The Pittsburgh Steelers are now into the regular season, in which they entered with big aspirations, in spite of a tumultuous start to the offseason. Significant players were lost via trade and free agency, players who have helped shape the course of the franchise in recent years. We even now sit here without Ben Roethlisberger after just two games.
The team made some bold moves this offseason and in some areas of the roster look quite a bit different than they did a year ago. That would especially be the case at wide receiver and inside linebacker, where they have new starters. And quarterback was suddenly added to that list.
How will the season progress without Roethlisberger, behind Mason Rudolph? How will the young players advance into their expected roles? Will the new coaches be up to the task? Who is looking good in games? Who is sitting out due to injury?
These are the sorts of questions among many others that we have been exploring on a daily basis and will continue to do so. Football has become a year-round pastime and there is always a question to be asked, though there is rarely a concrete answer, as I’ve learned in my years of doing this.
Question: What would it take to create a quarterback controversy between Mason Rudolph and Devlin Hodges?
To make this perfectly clear, I don’t think that there is any doubt that Mason Rudolph will be ready to return to play following the Steelers’ bye week, and I believe that he is going to be able to continue to deliver an acceptable level of play that will keep him in the lineup.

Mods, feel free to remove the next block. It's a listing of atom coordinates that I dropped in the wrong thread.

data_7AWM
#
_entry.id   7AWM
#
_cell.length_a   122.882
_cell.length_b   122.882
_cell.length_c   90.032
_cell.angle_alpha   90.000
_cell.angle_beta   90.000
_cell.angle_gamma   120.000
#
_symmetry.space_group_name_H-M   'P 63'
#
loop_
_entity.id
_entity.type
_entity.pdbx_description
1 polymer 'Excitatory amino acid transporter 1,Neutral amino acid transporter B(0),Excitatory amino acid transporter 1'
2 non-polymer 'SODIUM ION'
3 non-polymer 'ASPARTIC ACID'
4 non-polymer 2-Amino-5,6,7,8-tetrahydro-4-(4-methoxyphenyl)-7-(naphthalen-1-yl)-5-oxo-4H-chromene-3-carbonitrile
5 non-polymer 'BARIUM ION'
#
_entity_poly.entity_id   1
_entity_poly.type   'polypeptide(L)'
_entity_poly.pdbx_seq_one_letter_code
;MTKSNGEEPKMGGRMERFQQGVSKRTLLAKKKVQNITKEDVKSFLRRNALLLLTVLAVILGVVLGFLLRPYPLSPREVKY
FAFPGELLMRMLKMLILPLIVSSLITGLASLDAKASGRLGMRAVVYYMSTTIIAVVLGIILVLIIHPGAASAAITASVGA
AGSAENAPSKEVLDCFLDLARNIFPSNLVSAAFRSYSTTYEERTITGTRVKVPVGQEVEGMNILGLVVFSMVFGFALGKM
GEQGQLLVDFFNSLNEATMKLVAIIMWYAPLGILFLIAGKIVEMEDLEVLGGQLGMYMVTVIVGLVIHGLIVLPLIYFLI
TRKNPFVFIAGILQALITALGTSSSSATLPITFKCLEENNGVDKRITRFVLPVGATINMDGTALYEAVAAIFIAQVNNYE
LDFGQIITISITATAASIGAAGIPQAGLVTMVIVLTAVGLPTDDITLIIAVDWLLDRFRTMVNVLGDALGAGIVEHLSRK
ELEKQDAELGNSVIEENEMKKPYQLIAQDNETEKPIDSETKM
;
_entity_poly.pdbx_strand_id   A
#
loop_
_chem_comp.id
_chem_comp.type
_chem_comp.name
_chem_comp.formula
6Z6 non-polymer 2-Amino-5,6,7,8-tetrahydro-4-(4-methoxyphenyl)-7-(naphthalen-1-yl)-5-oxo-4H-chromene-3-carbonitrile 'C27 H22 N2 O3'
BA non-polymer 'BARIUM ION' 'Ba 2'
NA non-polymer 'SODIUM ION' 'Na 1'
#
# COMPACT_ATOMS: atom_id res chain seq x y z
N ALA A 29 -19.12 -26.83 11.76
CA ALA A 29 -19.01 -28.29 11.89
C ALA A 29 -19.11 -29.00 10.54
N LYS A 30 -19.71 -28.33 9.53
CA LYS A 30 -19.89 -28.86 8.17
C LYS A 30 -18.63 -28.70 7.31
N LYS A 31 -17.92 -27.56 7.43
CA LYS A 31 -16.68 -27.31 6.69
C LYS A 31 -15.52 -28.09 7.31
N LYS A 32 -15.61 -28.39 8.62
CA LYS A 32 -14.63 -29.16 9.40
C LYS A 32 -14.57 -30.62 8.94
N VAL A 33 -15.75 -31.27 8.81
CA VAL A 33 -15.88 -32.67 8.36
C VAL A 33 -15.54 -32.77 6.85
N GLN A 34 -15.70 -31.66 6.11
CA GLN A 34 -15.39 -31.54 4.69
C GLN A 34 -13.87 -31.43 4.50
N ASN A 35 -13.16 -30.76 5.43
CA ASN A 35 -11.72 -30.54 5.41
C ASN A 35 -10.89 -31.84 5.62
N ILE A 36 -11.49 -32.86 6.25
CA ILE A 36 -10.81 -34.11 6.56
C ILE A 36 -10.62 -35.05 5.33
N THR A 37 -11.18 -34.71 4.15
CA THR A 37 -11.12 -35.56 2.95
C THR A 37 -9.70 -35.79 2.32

That’s what I believe will happen, of course. That doesn’t mean that’s how things are going to play out. The Steelers are comfortable in Devlin Hodges, and even though he didn’t set the world on fire in his first start last night, he showed enough to indicate that he is a viable player if necessary.
Rudolph remains in the concussion protocol. I think it’s pretty unlikely based on indications of his current progress—he was on the sidelines with a headset on, after all—that he won’t be available for the team’s next start.
So barring an unfortunate setback that sees Hodges get another start, and thus another opportunity to prove himself, I think what’s necessary for Hodges to get back into the lineup is for Rudolph to play poorly enough to raise the question, but not so bad that they remove their postseason viability.
If the Steelers are not competing for the postseason, I see no reason for them to pull Rudolph if he’s struggling. They will probably never get a better opportunity than this to evaluate him as a potential future franchise quarterback, so they need to get as large a sample size as possible.
If, however, they are fighting for the playoffs and they think Hodges might be able to give them a better chance to win some games, they could make that change under those circumstances.